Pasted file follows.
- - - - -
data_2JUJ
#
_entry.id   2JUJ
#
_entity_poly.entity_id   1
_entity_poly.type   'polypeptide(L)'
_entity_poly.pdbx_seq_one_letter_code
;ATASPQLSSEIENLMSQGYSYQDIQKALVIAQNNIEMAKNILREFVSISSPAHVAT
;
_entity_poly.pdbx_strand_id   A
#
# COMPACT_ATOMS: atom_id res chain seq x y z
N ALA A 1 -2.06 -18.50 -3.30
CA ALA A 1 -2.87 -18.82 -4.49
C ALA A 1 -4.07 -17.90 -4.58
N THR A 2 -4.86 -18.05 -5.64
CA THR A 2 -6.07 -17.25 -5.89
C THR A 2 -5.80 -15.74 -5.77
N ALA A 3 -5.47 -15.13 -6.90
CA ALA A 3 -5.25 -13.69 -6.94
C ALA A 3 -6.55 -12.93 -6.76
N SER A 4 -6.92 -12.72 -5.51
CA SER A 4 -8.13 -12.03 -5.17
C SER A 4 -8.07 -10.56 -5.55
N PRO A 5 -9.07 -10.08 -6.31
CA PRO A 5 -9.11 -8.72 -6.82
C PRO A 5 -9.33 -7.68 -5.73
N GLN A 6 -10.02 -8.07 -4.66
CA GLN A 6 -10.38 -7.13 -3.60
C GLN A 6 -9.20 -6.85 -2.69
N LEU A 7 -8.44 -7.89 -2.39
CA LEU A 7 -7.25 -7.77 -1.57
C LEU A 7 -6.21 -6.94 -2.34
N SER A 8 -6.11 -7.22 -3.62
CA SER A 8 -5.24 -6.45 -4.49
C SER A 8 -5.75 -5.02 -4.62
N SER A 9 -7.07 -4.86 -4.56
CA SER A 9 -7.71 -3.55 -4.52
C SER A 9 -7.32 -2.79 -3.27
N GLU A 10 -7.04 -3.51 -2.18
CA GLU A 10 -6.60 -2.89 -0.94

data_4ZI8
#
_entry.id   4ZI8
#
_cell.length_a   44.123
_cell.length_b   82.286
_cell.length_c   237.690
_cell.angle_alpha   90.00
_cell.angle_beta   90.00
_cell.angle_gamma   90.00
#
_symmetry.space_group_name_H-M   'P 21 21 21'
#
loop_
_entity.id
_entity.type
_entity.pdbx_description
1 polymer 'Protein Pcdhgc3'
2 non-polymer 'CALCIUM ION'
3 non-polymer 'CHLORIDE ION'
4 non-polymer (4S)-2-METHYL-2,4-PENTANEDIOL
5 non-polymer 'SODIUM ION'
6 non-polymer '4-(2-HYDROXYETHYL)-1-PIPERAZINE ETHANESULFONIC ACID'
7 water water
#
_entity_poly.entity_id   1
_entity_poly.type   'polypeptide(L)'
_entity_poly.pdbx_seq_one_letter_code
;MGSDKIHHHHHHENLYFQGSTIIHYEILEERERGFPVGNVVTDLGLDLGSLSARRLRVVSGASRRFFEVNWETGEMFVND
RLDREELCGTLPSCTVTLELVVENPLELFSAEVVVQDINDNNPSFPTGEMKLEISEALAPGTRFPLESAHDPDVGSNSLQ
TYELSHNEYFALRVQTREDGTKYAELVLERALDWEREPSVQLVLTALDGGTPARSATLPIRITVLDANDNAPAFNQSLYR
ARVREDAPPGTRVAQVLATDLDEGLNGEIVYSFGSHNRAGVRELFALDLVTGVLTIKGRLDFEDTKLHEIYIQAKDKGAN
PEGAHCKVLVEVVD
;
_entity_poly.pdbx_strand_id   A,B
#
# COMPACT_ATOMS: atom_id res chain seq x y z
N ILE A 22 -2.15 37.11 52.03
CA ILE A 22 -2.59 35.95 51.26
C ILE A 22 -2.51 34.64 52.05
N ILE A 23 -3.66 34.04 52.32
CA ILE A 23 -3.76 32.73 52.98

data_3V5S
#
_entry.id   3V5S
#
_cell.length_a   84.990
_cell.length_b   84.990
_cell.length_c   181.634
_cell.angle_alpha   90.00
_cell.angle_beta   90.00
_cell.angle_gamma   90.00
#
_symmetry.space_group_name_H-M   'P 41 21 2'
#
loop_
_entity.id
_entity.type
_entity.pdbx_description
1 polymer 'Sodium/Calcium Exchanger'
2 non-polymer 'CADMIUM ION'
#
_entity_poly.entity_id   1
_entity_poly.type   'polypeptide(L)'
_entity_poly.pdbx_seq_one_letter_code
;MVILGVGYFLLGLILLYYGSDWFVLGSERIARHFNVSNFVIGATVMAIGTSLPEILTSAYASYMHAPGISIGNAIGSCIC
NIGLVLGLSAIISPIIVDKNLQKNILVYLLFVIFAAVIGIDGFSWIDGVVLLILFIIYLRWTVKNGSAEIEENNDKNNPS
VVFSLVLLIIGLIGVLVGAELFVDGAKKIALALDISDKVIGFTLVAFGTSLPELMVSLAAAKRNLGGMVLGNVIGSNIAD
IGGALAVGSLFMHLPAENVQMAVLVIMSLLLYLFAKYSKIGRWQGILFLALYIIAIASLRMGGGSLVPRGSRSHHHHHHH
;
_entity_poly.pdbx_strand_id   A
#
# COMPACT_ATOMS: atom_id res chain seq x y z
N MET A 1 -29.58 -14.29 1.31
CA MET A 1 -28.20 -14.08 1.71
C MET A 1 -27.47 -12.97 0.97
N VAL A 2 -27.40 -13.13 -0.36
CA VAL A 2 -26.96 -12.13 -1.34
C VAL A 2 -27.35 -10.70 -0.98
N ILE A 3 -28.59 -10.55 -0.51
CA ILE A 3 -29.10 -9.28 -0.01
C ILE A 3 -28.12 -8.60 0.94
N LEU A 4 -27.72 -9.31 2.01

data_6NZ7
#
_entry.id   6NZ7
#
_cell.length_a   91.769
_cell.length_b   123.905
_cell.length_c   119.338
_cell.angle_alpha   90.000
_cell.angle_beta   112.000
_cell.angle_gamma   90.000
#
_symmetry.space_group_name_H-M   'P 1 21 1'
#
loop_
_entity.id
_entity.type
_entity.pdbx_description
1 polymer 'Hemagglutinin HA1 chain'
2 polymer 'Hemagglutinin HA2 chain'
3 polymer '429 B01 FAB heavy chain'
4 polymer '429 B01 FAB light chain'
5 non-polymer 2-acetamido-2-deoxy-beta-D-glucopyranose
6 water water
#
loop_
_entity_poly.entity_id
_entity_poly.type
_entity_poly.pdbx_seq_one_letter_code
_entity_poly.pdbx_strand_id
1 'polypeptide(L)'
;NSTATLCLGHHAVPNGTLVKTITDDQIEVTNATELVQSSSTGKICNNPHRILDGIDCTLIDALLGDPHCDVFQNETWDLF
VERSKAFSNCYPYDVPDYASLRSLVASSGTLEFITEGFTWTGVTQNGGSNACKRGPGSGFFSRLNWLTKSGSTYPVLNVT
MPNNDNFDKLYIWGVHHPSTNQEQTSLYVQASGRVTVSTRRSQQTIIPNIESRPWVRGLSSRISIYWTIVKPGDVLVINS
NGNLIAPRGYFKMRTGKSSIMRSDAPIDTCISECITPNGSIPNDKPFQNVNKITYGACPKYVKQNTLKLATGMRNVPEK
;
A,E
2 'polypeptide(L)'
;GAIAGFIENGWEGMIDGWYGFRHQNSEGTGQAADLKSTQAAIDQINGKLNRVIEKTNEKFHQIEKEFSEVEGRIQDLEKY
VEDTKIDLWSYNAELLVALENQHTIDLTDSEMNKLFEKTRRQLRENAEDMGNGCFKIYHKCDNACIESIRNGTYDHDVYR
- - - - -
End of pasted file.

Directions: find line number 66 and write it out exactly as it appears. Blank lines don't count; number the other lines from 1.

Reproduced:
#